On November 2018 when the BCHABC and BCHSV forks occur, Jason ends up with 10 Bitcoin Cash ABC and 10 Bitcoin Cash SV.
However, unlike the previous fork where BTC was still active afterwards, this fork has resulted in the original BCH being completely abandoned. This gives rise to a CGT event even though Jason hasnt actually sold anything.
If the market value of 10 BCH on the date of this fork was $2000 then Jason would realize a loss of $2000.
His cost basis for the new BCHABC and BCHSV would be zero.
Capital gains tax
Paying for stuff online
Purchasing goods or services with cryptocurrency is subject to the same tax treatment as selling crypto.
This means that the market value of the crypto that you use to pay for something will be counted as the sales proceeds when calculating the capital gains. So whether you pay bills using crypto or use BTC to pay for meals or coffee, these are all taxable events.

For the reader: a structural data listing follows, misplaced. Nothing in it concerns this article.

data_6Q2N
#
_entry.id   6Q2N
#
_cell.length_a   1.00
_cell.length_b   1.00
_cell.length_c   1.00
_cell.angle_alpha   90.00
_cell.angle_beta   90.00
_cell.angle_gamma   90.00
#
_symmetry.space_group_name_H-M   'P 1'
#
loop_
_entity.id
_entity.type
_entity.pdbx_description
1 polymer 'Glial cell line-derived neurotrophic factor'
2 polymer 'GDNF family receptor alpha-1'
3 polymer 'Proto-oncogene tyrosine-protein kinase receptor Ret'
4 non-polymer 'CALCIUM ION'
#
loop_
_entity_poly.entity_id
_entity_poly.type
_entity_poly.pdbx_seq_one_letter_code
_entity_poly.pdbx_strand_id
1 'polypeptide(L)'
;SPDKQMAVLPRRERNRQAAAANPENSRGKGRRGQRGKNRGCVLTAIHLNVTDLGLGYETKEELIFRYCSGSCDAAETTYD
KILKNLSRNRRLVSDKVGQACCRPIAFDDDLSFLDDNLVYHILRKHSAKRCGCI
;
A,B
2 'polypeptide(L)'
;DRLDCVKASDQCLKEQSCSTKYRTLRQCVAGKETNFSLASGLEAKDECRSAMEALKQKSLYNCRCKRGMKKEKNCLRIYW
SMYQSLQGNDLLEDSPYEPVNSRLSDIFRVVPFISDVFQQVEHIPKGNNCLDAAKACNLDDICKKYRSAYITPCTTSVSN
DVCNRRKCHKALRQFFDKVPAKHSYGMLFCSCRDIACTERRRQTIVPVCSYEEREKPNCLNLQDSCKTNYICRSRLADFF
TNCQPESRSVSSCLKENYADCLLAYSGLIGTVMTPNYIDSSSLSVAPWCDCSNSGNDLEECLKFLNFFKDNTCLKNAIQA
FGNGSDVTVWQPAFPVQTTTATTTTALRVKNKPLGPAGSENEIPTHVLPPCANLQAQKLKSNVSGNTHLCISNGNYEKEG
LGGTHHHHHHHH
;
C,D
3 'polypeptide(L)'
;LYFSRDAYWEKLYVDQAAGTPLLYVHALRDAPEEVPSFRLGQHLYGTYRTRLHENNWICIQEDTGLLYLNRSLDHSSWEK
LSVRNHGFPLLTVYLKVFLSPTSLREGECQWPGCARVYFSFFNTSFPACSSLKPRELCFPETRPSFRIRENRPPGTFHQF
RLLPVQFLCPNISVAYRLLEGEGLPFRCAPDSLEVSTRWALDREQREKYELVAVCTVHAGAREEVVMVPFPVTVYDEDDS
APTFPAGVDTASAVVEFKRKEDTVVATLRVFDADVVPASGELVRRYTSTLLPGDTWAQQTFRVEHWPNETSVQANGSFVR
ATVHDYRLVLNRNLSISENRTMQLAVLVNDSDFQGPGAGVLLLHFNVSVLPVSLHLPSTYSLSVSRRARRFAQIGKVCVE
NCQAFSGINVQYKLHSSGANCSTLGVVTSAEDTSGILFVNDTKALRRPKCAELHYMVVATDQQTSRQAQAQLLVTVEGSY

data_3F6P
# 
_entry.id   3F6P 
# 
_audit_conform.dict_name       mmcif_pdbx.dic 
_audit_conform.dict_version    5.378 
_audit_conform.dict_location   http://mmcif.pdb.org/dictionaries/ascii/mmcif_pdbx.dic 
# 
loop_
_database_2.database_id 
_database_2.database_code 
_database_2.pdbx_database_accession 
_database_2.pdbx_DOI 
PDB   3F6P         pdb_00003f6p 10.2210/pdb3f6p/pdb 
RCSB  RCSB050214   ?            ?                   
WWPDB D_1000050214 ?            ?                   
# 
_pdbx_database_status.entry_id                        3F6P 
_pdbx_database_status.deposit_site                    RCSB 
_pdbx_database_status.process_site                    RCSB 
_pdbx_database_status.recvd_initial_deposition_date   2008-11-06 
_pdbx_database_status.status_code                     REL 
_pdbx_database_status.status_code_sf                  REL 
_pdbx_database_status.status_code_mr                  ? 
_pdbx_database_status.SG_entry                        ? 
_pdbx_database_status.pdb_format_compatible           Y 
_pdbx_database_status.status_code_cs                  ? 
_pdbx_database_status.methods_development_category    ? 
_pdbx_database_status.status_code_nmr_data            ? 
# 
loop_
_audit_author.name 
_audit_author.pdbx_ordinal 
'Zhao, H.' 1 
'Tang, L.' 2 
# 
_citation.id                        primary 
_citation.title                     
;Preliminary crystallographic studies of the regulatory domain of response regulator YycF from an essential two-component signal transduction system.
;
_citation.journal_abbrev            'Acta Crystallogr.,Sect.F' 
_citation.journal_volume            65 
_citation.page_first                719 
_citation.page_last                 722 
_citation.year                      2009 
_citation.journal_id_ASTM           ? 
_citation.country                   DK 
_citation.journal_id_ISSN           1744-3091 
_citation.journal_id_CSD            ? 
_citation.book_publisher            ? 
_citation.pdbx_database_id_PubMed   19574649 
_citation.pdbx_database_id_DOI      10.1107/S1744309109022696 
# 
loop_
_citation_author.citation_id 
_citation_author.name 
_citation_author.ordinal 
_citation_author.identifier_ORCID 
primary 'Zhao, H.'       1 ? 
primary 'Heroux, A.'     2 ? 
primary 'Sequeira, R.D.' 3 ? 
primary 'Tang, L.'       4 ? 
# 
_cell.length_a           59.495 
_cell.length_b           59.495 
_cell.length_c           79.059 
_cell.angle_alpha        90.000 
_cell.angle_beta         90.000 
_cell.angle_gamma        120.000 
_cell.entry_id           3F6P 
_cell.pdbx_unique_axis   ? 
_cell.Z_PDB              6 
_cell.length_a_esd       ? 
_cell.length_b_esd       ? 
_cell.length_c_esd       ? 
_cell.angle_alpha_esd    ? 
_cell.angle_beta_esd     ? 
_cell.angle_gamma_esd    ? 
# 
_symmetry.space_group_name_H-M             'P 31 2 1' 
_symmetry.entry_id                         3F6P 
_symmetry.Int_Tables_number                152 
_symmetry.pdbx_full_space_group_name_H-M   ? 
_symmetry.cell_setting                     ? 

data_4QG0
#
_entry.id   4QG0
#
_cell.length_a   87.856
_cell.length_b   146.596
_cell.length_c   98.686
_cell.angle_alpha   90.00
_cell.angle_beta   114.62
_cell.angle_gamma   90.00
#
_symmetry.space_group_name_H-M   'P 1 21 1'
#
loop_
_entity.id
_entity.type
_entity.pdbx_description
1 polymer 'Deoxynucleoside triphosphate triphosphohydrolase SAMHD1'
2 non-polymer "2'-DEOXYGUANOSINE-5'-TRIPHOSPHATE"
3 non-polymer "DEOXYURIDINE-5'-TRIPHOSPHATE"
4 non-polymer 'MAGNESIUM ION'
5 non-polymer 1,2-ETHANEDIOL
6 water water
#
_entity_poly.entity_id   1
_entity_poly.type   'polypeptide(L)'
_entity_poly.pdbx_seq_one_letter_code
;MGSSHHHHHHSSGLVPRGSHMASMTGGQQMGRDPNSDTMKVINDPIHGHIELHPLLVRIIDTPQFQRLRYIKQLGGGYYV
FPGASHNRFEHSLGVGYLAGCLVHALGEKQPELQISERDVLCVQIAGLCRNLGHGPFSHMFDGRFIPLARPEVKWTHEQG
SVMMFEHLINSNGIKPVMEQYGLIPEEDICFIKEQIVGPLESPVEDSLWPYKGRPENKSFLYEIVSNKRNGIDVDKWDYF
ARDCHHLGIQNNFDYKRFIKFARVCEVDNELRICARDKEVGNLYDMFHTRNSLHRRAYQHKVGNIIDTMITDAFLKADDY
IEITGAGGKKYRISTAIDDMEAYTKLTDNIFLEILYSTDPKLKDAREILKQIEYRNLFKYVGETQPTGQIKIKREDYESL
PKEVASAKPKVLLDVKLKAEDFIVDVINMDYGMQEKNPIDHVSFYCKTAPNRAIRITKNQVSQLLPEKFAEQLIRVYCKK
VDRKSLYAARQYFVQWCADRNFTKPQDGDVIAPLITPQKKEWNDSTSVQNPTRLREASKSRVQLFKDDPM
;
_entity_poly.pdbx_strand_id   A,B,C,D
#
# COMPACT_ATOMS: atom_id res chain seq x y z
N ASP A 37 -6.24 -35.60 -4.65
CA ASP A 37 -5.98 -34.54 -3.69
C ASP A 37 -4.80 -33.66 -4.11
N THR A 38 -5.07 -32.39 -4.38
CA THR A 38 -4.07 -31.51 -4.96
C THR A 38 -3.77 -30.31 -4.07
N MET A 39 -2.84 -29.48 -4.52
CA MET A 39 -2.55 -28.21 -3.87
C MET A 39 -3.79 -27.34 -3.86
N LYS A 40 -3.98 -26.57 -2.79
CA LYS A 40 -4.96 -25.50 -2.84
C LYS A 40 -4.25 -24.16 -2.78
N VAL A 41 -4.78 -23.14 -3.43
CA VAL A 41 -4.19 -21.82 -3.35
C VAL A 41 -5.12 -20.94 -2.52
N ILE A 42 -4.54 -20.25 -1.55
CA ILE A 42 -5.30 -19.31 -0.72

The ATO sees it like this:
- Lets say you pay 1 BTC for a TV (worth $2000). Here you are first selling your crypto for $2000 and using these dollars to pay the seller - this transaction is implied. The disposal of your BTC is therefore taxed as a capital gain.
Capital gains tax
Any proceeds you receive from a mining pool/service or your own mining rig are taxed as ordinary income and will need to be declared on your Income tax return.
Note that when you eventually sell the mined coins, you will still be subject to capital gains tax on the difference between the value you declared as Income and the value at the time of the sale.
You should also keep in mind that the ATO may decide to tax you as a business depending on your mining activities.